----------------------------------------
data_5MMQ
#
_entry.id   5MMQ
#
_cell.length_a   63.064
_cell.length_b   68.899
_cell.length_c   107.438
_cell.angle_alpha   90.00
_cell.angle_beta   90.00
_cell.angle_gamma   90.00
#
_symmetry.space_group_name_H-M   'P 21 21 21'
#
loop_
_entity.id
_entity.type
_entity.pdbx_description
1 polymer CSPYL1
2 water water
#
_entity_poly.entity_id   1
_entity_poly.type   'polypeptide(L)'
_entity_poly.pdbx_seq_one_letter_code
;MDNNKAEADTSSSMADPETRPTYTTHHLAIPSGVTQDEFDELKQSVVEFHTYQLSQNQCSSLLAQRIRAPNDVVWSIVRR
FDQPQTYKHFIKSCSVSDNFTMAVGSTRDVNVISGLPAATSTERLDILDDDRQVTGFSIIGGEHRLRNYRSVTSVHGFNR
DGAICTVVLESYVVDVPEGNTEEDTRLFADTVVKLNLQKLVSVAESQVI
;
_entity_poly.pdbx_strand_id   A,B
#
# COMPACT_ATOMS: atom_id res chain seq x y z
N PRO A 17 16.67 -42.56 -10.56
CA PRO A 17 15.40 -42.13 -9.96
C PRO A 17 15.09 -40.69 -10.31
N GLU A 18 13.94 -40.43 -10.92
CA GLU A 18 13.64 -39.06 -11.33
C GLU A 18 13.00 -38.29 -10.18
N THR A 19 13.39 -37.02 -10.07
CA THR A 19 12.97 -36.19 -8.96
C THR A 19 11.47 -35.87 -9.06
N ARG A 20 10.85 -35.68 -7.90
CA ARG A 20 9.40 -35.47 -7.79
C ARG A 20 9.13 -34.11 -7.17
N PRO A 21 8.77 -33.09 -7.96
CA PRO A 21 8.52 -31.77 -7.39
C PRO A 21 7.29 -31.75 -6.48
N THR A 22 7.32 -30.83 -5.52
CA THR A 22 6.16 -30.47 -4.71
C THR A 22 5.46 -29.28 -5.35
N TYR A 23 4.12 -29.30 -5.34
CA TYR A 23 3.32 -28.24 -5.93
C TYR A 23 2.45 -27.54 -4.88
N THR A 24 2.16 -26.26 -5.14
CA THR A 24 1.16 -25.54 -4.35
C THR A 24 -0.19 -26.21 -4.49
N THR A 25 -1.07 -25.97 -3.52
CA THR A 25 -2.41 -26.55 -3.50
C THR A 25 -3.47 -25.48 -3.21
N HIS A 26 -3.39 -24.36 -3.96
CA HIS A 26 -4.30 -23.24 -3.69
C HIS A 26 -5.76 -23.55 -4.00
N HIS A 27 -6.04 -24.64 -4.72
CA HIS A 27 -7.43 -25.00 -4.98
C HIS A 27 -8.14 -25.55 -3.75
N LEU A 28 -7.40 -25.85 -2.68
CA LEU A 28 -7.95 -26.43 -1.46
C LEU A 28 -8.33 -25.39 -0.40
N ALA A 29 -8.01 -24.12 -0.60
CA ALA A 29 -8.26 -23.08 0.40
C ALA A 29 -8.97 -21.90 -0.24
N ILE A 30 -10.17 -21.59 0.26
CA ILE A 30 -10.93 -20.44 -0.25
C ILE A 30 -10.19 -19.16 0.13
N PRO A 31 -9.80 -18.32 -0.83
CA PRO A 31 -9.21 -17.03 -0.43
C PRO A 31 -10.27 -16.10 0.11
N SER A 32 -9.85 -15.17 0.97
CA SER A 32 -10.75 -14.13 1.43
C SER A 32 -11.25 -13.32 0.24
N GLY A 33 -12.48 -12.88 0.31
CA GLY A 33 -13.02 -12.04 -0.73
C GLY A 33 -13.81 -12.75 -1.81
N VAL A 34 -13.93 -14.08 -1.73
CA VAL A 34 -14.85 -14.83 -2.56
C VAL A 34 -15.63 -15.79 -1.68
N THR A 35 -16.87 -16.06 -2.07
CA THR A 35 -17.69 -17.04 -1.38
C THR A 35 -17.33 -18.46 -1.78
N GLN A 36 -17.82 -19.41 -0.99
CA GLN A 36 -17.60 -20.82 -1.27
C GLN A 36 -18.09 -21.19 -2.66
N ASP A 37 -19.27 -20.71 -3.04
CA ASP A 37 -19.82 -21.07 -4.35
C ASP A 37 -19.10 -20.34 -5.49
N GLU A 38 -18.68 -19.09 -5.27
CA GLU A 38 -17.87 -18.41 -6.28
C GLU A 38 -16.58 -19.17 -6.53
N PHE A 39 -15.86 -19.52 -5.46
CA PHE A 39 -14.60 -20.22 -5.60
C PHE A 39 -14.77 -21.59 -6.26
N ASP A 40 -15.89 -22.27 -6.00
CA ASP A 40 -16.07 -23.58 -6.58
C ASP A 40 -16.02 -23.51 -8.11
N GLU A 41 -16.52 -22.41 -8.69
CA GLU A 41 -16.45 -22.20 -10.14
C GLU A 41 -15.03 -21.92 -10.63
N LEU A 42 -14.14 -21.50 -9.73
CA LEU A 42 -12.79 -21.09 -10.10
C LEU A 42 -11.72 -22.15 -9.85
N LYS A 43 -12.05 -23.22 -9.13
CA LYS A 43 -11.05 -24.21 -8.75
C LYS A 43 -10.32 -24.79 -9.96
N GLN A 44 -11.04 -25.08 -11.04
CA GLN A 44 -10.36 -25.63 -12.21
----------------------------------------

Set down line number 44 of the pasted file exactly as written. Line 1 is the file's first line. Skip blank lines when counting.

CA PRO A 21 8.52 -31.77 -7.39